Updated: 04/21/2014 6:50 PM
Created: 04/21/2014 6:53 AM WHEC.com
By: Berkeley Brean
When's the last time you got a raise? For the men and women we elect to the state legislature, it's been 15 years.
Now, the rumor going around the state is that some of them want to vote for a pay raise and do it after the November election. So we think you ought to know how much they make right now, including all the money on top of their salaries.
This is why we're on our New York State Exposed Campaign and Monday, we are exposing our lawmakers' perks of the job.
There are all kinds of people who get paid extra for extra work. They enjoy certain financial benefits to their job, but they don't get paid by your tax money.
Your state lawmakers do.
150 State Assemblymen and women and 63 Senators all make more than $79,000 a year. That's $15,000 above the median salary in Monroe County, more than $20,000 above the state average and that doesn't include the extra money they get.
The gas and the mileage they use to get to Albany and back home? They write that off.
Every single state lawmaker gets a $171 daily allowance when they're in Albany. It's called a per diem. It's $61 for food and $111 for housing.
Sen. Ted O'Brien, (D) 55th Senate District: "I stay at the Ramada on Watervliet Road."
A lot of lawmakers like Senator Ted O'Brien stay at hotels while in session and the rules say -- what they don't spend on housing and food they can keep -- tax free.
Sen. Ted O'Brien: "I try to be very careful about use of the per diems. I just go down, if we start in session on a Monday, I drive down Monday morning. I don't go down Sunday night because I can get there if I get up early and go."
But lawmakers get more than their salary and per diems. They get extra pay for special assignments.
Assembly Majority Leader Joe Morelle of Irondequoit gets another $34,000 a year.
Assembly Minority Leader, Republican Brian Kolb of Canandaigua, gets the same bonus.
If you're the ranking member of a committee, like Senator O'Brien or Fairport Assemblyman Mark Johns, you get another $9,000 a year.
Assemblyman Mark Johns, (R) Fairport: "I get paid $88,000 a year for what I do and I consider that pretty good pay considering that they are part time jobs even though, as I say, I work it as a full time job."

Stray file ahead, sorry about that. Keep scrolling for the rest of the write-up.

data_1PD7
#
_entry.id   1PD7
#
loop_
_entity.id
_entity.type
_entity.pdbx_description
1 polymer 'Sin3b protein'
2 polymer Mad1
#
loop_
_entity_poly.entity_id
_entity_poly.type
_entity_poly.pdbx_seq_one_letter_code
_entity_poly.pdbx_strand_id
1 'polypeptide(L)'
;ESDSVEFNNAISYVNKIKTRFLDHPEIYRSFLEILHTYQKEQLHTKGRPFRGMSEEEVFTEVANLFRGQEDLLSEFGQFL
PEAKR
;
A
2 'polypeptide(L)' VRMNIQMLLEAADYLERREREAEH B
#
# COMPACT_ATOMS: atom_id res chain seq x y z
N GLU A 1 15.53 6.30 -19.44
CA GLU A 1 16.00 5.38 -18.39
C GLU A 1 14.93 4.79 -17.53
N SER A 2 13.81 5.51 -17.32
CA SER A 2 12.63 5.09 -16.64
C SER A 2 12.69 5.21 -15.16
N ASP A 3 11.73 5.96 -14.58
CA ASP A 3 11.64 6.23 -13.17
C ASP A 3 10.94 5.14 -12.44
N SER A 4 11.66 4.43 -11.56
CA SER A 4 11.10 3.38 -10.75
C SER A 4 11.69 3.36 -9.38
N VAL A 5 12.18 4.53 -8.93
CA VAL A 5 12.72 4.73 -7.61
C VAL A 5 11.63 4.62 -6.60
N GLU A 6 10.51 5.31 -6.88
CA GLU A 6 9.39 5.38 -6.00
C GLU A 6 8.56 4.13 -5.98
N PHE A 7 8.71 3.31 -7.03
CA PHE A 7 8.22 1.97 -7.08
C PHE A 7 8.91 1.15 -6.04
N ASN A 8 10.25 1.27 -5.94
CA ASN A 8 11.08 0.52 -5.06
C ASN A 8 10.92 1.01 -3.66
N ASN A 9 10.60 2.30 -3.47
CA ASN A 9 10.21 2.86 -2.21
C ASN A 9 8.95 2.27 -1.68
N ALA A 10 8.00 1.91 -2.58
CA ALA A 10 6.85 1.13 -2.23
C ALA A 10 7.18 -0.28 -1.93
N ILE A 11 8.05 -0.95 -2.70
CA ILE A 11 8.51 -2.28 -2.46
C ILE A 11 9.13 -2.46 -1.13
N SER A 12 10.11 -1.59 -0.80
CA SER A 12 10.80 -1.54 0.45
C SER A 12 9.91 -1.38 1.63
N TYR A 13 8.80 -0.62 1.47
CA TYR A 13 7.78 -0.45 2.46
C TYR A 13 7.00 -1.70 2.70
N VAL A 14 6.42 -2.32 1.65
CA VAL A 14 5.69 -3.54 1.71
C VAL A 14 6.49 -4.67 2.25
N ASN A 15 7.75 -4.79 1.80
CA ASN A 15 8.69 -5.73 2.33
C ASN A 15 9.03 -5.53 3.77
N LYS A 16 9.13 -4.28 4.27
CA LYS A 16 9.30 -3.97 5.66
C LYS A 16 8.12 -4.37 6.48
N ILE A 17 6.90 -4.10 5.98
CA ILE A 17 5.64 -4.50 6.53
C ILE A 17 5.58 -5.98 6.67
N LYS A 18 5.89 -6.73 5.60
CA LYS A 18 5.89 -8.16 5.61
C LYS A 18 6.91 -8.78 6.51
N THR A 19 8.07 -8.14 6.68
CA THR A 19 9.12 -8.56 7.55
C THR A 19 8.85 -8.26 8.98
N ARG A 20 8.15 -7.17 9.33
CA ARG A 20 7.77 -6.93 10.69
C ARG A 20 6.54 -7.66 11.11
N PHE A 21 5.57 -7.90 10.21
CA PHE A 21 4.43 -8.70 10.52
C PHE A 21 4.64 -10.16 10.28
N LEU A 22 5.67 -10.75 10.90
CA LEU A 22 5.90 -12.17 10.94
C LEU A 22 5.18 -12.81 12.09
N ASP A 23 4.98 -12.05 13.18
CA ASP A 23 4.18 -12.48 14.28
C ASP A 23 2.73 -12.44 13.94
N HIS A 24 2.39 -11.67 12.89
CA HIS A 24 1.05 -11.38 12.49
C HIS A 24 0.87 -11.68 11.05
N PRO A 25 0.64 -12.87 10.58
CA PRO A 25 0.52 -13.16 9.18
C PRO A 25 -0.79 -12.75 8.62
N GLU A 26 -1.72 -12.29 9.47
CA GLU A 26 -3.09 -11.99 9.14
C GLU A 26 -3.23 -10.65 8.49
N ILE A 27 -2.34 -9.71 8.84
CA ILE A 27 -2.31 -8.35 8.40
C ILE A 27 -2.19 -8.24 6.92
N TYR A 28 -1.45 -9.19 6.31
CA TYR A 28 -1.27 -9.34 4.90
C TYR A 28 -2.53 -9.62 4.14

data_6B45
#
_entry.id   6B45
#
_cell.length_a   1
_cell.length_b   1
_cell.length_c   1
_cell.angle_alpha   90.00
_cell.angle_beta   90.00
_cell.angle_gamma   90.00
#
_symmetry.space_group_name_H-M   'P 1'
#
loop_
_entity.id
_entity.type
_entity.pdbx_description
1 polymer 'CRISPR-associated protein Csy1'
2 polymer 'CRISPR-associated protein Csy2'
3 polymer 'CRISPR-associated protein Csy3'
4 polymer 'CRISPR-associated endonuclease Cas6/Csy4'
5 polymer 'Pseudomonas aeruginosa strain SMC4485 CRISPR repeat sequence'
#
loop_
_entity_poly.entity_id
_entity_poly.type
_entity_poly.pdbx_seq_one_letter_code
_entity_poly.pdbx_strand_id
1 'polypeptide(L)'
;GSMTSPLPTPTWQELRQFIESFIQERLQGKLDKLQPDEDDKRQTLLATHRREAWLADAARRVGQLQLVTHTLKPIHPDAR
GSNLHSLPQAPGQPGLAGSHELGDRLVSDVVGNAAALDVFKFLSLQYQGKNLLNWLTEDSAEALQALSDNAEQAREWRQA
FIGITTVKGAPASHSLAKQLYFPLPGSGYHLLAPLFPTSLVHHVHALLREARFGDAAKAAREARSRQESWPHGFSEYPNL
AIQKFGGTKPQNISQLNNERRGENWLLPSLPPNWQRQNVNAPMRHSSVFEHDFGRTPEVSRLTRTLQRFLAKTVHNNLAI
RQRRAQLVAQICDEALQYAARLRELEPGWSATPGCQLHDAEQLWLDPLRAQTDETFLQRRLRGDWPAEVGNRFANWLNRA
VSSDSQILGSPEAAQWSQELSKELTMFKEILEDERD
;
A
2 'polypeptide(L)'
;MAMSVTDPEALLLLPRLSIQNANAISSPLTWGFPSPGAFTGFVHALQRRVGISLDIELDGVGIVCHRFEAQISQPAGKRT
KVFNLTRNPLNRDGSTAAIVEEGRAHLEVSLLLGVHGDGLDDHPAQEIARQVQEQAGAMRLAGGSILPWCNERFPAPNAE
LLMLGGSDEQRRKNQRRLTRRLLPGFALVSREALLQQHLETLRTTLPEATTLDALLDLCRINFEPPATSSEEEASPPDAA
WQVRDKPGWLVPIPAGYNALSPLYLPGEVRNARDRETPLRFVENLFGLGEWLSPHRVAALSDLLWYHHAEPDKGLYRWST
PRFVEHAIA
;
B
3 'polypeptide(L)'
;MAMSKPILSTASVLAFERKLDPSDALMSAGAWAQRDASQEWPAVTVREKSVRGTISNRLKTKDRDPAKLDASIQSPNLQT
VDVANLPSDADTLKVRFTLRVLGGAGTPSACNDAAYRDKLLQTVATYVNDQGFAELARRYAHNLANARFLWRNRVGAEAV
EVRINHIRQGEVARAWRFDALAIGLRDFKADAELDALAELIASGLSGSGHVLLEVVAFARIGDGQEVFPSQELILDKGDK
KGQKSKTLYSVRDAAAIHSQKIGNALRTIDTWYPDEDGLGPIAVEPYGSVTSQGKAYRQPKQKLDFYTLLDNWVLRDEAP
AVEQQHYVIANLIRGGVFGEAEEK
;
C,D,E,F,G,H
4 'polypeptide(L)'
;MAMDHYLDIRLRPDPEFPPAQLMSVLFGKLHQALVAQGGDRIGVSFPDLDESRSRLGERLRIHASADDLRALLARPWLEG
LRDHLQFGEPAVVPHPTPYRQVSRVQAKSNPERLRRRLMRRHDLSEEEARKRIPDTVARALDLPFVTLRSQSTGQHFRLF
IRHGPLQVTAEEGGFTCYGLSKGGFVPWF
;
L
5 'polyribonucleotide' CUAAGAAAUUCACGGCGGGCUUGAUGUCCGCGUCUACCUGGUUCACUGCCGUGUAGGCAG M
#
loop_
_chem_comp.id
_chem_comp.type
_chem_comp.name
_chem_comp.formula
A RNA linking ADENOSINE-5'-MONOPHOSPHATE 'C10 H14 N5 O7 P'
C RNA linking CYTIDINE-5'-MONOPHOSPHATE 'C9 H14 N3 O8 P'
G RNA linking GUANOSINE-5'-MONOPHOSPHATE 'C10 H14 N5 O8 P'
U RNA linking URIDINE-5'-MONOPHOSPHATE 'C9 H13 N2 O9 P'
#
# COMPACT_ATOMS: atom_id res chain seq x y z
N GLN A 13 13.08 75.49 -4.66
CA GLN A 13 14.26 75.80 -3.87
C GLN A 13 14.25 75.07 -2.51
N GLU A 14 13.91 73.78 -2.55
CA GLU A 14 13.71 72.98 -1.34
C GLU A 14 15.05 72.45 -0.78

The chairman of a committee, like Republican Senator Joe Robach, gets another $15,000 a year.
Sen. Joe Robach, (R) 56th Senate District: "Certainly I'm getting paid enough where I've been able to educate and support my family and now I just want to do the job."
So how does this compare to people who do the same job in other states?
Lawmakers in Massachusetts make $61,000 a year. Their per diem is $10 to $100 a day depending on how far they live from the capital.
New Jersey's lawmaker salary is $49,000 a year with no per diem.
In Pennsylvania, they get $82,000 a year with a $159 daily allowance.
California lawmakers get paid $95,000 a year and extra $141 a day in session. The difference is the California legislature is considered full time.
The job in New York is part time.
Click here to compare state lawmaker pay and perks in all 50 states
Tim Hoefer, Empire Center: "I'm a taxpayer and I'm frustrated. I imagine most are as frustrated as I am."
Tim Hoefer is the executive director of the Empire Center in New York, a taxpayer watchdog. Hoefer doesn't object to the fact that state lawmakers get extra pay for extra work, but he says the job should be full time.
Tim Hoefer, Empire Center: "If we're going to be paying these guys $100,000 then they should be working for the taxpayers full time and that should be the only thing they do."
But ask any of our local lawmakers and they'll tell you they do the job full-time and for most it's their only source of income.
Sen. Ted O'Brien: "We work hard and it represents a lot of time away from my young family and so I think for me, it's been reasonable."
Sen. Joe Robach: "As a matter of fact I think it's such an honor and privilege to have the job that I think you owe full time work."
The perks continue
State lawmakers in New York also get free dental and the state pays 90 percent of their health insurance premiums. State lawmakers also get a pension after 20 years of service.
The Last Pay Raise
The last time the issue of a raise came up was 2008. Eliot Spitzer was governor. According to the New York Times, Speaker Sheldon Silver was asking for a 20 percent raise. The bill was not passed.
We asked just about every local state lawmaker where they stand on the issue of a pay raise and all said they would vote against it.